Larsen, Hanne Hartvig, et al., eds. 1991. Marketing and Semiotics. Copenhagen: Handelshøjskolen Forlag.

Lewis, Philip E. 1974. Revolutionary semiotics. Diacritics 4 (Fall): 28-32.

Lindgren, J. Ralph. 1993. The emergence of signs: The seminal convention of money. In Kevelson, R., ed., 283-297.

Manning, Peter K. 1987. Semiotics and Fieldwork. Newbury Park: Sage.

Meier-Oeser, Stephan 1997a. Die Spur des Zeichens: Das Zeichen und seine Funktion in der Philosophie des Mittelalters und der frühen Neuzeit. Berlin: de Gruyter.

Merrell, Floyd 1996. Signs Grow: Semiosis and Life Processes. Toronto: Univ. Press.

Mick, David G. 1999. A global review of semiotic consumer research (= Working Paper, Univ. of Wisconsin-Madison, School of Business).

Montagu, Ashley. 1971. Touching: The Human Significance of the Skin. New York: Columbia Univ. Press.

Oehler, Klaus, ed. 1984. Zeichen und Realität. 3 vols. Tübingen: Stauffenburg.

Pittenger, Robert E., Charles F. Hockett & John J. Danehy. 1960. The First Five Minutes. Ithaca, N.Y.: P. Martineau.

Pogorzelski, H. A. & W. J. Ryan. 1982. Foundations of Semiological Theory of Numbers. Orono: Univ. of Maine Press.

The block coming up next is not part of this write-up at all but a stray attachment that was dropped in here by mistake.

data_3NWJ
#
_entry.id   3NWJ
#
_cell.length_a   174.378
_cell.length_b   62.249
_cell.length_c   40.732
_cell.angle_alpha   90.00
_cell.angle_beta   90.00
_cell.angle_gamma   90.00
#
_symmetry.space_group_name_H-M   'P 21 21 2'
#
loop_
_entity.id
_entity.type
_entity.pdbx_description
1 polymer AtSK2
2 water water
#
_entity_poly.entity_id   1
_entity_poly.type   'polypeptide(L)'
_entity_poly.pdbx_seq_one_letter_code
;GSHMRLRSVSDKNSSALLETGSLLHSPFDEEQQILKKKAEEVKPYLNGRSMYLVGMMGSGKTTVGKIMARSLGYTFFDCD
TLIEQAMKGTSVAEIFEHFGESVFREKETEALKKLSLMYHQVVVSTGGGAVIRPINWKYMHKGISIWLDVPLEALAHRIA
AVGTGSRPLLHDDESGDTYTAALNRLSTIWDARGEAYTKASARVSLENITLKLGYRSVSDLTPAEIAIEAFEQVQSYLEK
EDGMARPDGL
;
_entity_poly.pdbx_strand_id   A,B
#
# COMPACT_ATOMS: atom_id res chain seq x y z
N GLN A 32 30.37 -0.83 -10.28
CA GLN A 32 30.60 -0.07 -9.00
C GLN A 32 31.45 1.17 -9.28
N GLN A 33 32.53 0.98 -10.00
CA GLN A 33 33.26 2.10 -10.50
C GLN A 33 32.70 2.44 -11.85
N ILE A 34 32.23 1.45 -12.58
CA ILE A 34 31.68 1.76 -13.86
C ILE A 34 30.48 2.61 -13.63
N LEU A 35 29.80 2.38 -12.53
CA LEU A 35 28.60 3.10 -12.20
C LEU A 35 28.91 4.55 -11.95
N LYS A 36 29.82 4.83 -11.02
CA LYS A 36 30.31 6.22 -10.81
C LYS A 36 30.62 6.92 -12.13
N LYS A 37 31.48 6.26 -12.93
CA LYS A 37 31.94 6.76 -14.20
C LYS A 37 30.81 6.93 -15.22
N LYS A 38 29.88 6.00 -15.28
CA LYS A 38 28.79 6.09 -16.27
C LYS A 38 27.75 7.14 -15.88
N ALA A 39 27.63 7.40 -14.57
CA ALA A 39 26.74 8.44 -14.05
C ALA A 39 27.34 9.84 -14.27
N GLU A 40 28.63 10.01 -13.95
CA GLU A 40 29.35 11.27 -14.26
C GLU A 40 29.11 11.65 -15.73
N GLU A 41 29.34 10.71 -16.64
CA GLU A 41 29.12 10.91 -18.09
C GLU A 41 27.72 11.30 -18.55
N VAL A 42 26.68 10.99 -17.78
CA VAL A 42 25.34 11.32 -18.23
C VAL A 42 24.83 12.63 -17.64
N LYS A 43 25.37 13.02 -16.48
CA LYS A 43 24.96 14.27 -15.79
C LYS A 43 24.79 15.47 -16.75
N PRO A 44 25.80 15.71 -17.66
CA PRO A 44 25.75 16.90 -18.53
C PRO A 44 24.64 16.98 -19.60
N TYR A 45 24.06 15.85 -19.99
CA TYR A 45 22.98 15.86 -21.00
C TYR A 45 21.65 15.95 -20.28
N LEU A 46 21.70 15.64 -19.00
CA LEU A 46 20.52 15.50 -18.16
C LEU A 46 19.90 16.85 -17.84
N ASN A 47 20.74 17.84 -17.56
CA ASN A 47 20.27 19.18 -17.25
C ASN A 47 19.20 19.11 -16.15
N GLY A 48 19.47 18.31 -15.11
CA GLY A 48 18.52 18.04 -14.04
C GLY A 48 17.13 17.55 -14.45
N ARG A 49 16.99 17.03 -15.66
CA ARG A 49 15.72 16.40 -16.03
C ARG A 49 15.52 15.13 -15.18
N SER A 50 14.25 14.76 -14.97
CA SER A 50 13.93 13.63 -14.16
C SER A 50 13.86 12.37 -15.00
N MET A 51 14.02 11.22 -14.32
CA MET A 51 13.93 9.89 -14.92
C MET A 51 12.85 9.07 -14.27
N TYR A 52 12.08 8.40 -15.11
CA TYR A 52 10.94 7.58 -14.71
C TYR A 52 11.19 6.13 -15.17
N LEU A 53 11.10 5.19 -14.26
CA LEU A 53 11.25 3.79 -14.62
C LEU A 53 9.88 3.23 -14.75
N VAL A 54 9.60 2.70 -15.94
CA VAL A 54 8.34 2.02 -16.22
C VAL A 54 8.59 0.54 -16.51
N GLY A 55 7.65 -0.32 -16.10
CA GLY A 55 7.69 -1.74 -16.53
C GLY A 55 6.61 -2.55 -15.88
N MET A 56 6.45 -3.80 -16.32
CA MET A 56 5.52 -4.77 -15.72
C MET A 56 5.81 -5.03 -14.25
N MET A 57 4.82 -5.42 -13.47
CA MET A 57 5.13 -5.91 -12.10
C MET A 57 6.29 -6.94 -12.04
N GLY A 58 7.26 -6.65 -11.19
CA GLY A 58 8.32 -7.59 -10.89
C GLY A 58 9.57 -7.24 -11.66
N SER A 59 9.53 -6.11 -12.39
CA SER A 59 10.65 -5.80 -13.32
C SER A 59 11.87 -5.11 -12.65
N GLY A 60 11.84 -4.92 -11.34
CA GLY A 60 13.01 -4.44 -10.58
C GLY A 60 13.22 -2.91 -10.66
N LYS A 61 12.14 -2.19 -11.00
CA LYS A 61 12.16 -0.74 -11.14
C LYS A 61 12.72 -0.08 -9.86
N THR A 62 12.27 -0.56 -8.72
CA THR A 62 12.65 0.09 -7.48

Presnell, Michael. 1983. Sign, Image, and Desire: Semiotic Phenomenology and the Film Image. Ann Arbor: Univ. Microfilms Int.

Preziosi, Donald. 1979b. The Semiotics of the Built Environment. Bloomington: Indiana Univ. Press.

Reis, Carlos. 1993. Towards a Semiotics of Ideology. Berlin: Mouton de Gruyter.

Romeo, Luigi. 1979d. Ecce Homo: A Lexicon of Man. Amsterdam: Benjamins.

Rosenthal, Sandra B. 1998. Phenomenological semiotics. In Posner, R., et al., eds., vol. 2, 2096-2112.

Salthe, Stanley. 1998. Naturalizing semiotics. Semiotica 120: 381-394.

Santaella, Lucia. 1996c. Semiosphere: The growth of signs. Semiotica 109: 173-186.

Schiff, William & Emerson Foulke, eds. 1982. Tactual Perception: A Sourcebook. Cambridge: Univ. Press.

Simmel, Georg. (1900) 1922. Philosophie des Geldes. München: Duncker & Humblot.

Tembrock, Günter. 1971. Biokommunikation. 2 vols. Berlin: Akademie-Verlag.

Thom, René. (1988) 1990. Esquisse d’une sémiophysique. – Ingl. 1990. Semiophysics: A Sketch. Redwood City, Cal.: Addision-Wesley.

Thompson, Michael. 1979. Rubbish Theory. Oxford: Univ. Press.

Trampe, Wilhelm. 1990. Ökologische Linguistik. Opladen: Westdeutscher Verlag.

Trevarthen, Colwyn. 1994. Infant semiosis. In Nöth, W., ed., 219-252.

Valsiner, Jaan & Jüri Allik. 1982. General semiotic capabilities of the higher primates. In Key, M. R., ed., 245-57.

Vincent Ferrer. (ca. 1400) 1977. Tractatus de suppositionibus. Ed. Trentman, J. A. Stuttgart: Frommann.

Walther, Fritz R. 1984. Communication and Expression in Hooved Mammals. Bloomington: Indiana Univ. Press.

Wescott, Roger W. 1984. Semiogenesis and paleogenesis. Semiotica 48: 181-85.